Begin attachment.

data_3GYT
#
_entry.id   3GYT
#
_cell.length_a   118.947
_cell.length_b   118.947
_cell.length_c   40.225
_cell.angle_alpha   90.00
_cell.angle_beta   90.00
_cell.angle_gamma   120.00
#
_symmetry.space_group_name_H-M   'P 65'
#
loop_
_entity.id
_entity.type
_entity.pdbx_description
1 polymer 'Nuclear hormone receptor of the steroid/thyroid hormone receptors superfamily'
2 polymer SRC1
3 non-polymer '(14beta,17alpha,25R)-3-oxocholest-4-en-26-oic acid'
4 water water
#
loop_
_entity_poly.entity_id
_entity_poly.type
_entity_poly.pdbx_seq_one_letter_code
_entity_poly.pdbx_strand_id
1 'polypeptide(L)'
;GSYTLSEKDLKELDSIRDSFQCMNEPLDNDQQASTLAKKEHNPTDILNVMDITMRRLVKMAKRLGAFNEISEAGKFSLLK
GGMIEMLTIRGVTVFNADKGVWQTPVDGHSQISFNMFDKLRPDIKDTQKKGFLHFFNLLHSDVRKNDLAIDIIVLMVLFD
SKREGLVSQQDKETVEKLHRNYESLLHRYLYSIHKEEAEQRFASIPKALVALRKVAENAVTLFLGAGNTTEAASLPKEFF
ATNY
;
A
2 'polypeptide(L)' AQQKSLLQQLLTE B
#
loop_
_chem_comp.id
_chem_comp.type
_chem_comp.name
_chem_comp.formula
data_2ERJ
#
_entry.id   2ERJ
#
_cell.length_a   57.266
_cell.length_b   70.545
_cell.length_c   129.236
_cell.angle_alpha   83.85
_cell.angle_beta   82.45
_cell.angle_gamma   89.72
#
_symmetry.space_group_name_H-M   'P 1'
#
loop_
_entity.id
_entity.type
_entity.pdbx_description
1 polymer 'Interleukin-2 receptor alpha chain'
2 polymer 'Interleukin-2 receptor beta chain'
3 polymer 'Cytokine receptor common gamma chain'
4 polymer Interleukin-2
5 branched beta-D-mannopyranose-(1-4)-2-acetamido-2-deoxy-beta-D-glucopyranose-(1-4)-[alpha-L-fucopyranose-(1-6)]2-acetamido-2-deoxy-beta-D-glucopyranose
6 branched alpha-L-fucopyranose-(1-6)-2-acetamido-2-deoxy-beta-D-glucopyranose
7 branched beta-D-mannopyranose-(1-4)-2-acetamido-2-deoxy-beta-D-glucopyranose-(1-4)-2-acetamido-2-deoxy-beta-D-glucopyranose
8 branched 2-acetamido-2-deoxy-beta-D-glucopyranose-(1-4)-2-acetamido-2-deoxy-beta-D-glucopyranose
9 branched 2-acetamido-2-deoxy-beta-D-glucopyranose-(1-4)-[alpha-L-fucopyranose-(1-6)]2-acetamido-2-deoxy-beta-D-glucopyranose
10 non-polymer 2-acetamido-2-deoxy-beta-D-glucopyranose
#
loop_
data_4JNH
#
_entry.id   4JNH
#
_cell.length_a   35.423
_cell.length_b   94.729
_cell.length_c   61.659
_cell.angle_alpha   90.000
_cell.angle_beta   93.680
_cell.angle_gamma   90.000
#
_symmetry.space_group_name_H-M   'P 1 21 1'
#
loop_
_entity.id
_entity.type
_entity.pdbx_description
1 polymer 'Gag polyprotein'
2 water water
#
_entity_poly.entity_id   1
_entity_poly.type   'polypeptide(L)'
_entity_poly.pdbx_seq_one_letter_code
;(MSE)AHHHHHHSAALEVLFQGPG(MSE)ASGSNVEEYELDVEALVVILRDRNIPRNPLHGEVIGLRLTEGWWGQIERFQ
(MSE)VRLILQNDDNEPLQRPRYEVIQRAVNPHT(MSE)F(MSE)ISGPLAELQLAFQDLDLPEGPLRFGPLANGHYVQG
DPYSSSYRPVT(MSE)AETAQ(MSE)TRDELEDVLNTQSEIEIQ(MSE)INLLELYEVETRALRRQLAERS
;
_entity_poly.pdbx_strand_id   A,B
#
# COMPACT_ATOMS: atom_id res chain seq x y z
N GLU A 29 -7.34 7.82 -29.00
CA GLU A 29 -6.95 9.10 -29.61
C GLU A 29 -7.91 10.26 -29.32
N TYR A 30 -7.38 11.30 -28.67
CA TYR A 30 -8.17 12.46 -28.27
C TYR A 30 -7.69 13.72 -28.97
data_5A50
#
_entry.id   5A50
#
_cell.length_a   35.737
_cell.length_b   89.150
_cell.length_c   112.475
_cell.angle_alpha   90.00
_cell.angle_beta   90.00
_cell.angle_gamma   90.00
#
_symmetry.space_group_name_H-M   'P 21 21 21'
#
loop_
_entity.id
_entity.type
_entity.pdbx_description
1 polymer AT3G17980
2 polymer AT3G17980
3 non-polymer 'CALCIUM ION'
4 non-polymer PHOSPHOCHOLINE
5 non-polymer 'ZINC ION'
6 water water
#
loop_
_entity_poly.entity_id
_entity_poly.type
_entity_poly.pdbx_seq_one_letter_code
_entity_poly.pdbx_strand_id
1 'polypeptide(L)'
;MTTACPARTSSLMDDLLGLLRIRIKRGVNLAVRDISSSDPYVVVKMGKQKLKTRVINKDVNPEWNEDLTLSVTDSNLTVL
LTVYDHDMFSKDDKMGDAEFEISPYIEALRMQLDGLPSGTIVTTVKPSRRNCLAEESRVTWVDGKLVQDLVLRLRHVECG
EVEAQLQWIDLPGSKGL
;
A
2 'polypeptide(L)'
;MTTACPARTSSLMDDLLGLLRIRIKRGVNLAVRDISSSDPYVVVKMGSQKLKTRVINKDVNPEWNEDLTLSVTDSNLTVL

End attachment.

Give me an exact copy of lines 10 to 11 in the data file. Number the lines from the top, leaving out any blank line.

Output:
_cell.angle_gamma   120.00
#